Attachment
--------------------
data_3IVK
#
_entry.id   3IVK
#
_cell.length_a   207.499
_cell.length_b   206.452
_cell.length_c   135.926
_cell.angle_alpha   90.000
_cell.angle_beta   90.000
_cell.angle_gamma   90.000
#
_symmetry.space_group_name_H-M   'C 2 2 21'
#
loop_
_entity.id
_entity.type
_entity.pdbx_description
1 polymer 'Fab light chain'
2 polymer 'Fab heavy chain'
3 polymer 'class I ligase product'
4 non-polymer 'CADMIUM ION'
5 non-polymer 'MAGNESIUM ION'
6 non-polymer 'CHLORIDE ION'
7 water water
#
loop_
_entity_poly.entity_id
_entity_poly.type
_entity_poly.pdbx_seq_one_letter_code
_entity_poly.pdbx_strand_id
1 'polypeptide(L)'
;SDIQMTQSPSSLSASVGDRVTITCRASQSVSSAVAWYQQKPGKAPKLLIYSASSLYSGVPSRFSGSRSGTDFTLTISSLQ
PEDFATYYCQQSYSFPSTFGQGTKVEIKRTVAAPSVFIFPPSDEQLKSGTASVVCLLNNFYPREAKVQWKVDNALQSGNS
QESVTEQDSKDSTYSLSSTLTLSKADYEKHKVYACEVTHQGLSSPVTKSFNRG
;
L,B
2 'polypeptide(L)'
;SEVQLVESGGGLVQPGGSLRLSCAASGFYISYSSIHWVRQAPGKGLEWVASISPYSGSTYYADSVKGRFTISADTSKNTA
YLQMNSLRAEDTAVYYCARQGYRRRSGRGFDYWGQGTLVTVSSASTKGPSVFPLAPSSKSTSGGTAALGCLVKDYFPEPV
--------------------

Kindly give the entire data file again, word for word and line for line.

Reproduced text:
data_3IVK
#
_entry.id   3IVK
#
_cell.length_a   207.499
_cell.length_b   206.452
_cell.length_c   135.926
_cell.angle_alpha   90.000
_cell.angle_beta   90.000
_cell.angle_gamma   90.000
#
_symmetry.space_group_name_H-M   'C 2 2 21'
#
loop_
_entity.id
_entity.type
_entity.pdbx_description
1 polymer 'Fab light chain'
2 polymer 'Fab heavy chain'
3 polymer 'class I ligase product'
4 non-polymer 'CADMIUM ION'
5 non-polymer 'MAGNESIUM ION'
6 non-polymer 'CHLORIDE ION'
7 water water
#
loop_
_entity_poly.entity_id
_entity_poly.type
_entity_poly.pdbx_seq_one_letter_code
_entity_poly.pdbx_strand_id
1 'polypeptide(L)'
;SDIQMTQSPSSLSASVGDRVTITCRASQSVSSAVAWYQQKPGKAPKLLIYSASSLYSGVPSRFSGSRSGTDFTLTISSLQ
PEDFATYYCQQSYSFPSTFGQGTKVEIKRTVAAPSVFIFPPSDEQLKSGTASVVCLLNNFYPREAKVQWKVDNALQSGNS
QESVTEQDSKDSTYSLSSTLTLSKADYEKHKVYACEVTHQGLSSPVTKSFNRG
;
L,B
2 'polypeptide(L)'
;SEVQLVESGGGLVQPGGSLRLSCAASGFYISYSSIHWVRQAPGKGLEWVASISPYSGSTYYADSVKGRFTISADTSKNTA
YLQMNSLRAEDTAVYYCARQGYRRRSGRGFDYWGQGTLVTVSSASTKGPSVFPLAPSSKSTSGGTAALGCLVKDYFPEPV